On-hold means that the support request is awaiting a resolution from a third party, someone who is not a member of your support staff and does not have an agent account. This status is optional and must be added. See Adding the On-hold ticket status to Zendesk Support.
Solved means that the agent has resolved the support issue. Solved tickets are closed, typically, a number of days after they have been set to Solved (the exact number of days depends on how an Administrator set this up). Until a ticket is closed, the requester can reopen the ticket. For example, the requester may not agree with the agent that the support issue is resolved and reply back to the ticket solved email notification.
Closed means that the ticket is complete and can't be reopened. Requesters however can create follow-up requests for closed requests.
|Type||There are four values for type: Question, Incident, Problem, and Task. While the field can be blank initially (and through any number of updates), once you change the field to a specified type, you can't change it to blank again. Setting the type helps you to categorize your tickets, which you can then use in your workflow. For example, you can create views of tickets by their type.
Question is used to indicate that the requester's issue is a question rather than a problem that needs to be solved.
Incident is used to indicate that the requester is experiencing a single occurrence of a larger problem that is affecting multiple users.
Problem is used to indicate that the requester is having an issue with your product or service that needs to be resolved and that is affecting multiple users. For example, if the wireless network in an office stops working, the problem will probably generate several support requests. Instead of handling each ticket separately, create one ticket describing the problem and set the type to Problem.
Link incident tickets to problem tickets. When you solve the problem ticket, all of the linked incident tickets are solved, too. See Working with problem and incident tickets.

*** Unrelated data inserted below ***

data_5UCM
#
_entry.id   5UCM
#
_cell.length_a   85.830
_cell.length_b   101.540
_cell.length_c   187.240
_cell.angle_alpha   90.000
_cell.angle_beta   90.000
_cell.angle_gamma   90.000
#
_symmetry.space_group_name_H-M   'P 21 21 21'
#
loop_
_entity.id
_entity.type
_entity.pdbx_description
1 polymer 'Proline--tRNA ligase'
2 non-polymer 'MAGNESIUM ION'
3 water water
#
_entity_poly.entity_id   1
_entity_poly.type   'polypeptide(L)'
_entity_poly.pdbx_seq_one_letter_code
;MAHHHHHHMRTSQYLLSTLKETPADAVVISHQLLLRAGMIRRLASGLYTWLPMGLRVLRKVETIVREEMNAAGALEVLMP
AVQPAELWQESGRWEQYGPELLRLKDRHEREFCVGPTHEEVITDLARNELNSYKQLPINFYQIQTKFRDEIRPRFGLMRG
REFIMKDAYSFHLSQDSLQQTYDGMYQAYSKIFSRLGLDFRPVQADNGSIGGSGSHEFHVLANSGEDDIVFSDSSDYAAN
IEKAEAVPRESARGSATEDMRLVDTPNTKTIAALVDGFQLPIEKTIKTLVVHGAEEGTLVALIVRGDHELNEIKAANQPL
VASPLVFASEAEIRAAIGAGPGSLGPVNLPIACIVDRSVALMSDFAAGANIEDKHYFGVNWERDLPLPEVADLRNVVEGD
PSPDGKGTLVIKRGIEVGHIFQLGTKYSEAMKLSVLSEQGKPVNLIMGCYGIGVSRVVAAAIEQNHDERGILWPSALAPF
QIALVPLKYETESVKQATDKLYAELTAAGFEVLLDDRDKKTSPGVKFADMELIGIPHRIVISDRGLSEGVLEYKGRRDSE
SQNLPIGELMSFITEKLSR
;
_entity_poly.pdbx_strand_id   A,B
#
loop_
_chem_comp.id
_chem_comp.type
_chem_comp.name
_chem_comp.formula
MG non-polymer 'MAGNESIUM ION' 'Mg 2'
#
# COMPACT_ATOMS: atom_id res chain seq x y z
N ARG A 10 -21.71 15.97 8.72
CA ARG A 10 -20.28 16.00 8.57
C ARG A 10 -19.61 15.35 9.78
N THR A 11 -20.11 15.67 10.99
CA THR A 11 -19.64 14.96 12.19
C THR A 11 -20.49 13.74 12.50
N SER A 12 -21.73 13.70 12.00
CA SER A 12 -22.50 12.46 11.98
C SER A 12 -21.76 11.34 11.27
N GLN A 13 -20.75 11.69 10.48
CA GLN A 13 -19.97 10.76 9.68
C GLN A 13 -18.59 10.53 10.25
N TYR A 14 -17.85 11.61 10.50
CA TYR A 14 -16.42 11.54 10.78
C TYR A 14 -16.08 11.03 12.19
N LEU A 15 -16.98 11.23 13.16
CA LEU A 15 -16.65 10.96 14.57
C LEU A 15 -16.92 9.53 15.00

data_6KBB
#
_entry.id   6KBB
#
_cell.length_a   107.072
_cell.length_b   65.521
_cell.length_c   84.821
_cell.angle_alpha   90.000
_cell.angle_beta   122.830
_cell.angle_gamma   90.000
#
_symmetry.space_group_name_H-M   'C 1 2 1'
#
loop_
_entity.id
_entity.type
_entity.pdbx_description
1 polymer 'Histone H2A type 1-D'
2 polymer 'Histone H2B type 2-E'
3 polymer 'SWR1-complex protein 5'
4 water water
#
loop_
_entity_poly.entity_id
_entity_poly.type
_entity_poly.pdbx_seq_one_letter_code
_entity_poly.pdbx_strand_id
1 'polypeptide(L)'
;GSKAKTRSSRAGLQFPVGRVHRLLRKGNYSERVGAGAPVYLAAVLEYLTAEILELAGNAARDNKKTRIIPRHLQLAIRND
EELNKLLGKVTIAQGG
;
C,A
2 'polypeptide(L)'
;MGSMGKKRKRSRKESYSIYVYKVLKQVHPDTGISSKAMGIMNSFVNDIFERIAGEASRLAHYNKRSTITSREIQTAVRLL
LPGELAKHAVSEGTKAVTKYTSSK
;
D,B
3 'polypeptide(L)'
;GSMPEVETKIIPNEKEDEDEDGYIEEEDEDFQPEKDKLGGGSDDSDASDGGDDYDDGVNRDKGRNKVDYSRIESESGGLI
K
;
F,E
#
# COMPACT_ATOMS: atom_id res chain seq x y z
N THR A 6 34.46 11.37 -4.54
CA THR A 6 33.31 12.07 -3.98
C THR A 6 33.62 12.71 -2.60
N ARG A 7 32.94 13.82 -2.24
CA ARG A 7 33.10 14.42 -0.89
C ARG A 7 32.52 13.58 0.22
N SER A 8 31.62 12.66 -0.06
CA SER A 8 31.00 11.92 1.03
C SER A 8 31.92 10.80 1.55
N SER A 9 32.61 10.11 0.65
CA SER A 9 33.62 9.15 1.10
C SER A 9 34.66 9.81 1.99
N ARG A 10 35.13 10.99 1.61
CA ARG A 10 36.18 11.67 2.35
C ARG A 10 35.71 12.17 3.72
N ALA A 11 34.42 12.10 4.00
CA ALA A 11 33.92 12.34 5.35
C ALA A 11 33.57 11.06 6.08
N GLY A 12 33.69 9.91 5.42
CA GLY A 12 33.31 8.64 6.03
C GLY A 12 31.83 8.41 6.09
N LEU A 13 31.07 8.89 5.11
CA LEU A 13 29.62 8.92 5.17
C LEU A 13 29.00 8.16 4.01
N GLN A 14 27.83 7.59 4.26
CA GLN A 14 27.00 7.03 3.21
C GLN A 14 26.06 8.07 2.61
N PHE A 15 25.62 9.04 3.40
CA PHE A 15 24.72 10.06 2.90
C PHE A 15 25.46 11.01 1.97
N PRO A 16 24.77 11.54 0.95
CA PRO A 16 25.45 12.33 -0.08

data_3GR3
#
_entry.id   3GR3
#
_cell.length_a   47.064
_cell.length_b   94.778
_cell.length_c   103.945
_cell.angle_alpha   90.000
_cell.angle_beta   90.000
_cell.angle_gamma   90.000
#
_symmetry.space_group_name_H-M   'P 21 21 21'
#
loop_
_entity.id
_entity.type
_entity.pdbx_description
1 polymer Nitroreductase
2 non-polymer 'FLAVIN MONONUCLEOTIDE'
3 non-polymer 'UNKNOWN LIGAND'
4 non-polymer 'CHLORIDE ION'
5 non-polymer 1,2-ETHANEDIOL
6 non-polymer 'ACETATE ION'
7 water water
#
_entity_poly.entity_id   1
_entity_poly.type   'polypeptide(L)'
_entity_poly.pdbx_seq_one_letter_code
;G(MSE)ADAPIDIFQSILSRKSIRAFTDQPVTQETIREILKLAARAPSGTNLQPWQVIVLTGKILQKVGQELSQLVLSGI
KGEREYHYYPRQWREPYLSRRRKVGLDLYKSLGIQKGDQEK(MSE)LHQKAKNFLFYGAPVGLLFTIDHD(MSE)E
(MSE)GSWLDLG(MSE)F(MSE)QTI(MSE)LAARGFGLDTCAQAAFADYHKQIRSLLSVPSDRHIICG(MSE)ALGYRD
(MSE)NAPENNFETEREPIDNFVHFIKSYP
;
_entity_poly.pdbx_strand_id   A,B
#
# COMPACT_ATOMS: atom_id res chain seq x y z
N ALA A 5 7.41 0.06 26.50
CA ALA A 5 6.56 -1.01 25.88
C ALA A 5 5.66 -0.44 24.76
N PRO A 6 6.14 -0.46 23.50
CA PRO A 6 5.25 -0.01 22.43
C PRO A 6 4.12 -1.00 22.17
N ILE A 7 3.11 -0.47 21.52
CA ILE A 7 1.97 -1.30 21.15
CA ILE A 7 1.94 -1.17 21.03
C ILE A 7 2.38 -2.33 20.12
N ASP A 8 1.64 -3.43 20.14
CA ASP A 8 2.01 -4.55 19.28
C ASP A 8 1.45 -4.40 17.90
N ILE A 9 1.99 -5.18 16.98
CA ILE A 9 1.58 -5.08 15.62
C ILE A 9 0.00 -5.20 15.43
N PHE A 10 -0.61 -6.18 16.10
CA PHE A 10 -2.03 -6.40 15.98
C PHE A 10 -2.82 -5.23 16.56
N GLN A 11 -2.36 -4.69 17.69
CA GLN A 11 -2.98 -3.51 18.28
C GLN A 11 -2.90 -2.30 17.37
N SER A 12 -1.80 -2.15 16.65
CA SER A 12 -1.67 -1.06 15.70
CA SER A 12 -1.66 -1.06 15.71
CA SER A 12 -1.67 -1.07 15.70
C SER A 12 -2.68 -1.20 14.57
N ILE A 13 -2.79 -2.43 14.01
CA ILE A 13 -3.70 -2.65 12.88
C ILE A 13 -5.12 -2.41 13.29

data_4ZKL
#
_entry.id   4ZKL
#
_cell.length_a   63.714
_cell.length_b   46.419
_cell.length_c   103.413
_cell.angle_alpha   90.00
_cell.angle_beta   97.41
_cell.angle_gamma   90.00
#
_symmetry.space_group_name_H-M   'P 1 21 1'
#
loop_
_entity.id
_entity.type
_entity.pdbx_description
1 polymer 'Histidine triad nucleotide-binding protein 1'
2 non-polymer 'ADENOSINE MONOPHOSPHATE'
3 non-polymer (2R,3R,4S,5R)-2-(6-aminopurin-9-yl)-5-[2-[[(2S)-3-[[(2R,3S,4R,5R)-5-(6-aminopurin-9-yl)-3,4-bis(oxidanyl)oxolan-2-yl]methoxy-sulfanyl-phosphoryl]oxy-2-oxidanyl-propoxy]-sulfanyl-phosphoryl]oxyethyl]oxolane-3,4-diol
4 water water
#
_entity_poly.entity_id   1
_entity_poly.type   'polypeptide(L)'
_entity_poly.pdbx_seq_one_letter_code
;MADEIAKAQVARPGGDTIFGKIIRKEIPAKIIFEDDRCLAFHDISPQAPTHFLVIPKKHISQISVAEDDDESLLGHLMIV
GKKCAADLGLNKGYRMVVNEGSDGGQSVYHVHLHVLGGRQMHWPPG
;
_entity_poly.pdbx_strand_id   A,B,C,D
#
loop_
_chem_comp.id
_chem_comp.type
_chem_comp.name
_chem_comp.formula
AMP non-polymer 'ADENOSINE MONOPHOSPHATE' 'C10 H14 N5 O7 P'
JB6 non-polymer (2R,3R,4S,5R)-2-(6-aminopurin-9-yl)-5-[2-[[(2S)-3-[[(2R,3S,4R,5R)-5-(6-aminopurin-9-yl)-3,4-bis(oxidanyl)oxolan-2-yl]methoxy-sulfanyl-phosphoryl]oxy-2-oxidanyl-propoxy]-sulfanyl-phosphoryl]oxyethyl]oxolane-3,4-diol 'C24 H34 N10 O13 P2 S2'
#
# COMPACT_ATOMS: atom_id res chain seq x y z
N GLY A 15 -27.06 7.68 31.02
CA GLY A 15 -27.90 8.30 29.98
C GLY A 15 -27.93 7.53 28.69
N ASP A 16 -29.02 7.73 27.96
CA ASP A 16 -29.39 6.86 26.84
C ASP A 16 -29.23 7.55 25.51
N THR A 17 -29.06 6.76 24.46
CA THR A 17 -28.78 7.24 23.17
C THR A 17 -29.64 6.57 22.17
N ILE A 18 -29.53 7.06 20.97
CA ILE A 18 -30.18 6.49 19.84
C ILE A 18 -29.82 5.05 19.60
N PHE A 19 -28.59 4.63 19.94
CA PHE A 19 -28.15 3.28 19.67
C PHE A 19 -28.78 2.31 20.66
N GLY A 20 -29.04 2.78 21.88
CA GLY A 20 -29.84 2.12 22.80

Task is used when you want to assign the ticket as a task to a specific agent. When you select Task, you also set the Task Due Date. The due date is defined as 12pm in the account's local timezone on the date specified.
If an administrator deactivates the Type field, all your tickets default to Incident.
|Priority||There are four values for priority: Low, Normal, High, and Urgent. By default, all of these four values are available, but if you are an admin, you can allow only the Normal and High values to appear by toggling field options under Admin > Manage > Ticket Fields > Priority. Priority is not a required field, so you do not always need to select a value. How you weigh the priority of your tickets is up to you.|
|Tags||Tags are used throughout to add additional information to tickets, which can then be used in your ticket workflow. Tags can be added to tickets in the following ways:
Tags are flexible and powerful tools that can be used in many ways. See About tags.
You can deactivate and reactivate some (but not all) of the system fields and add and manage custom fields on tickets. For more information, see Viewing your ticket fields and Editing and managing your ticket fields. Some system fields are inborn and cannot be reconfigured. See What are the inborn system ticket rules?.
In addition to these system ticket fields, tickets can also contain custom fields, which are used to gather additional information from the person who is requesting support. For example, you may add a custom field prompting them to select a product name or model number. For more information, see Adding custom fields to your tickets and support request form.
Tickets contain other data that you can access using placeholders and the Zendesk API. For more information about this additional data, see Ticket data.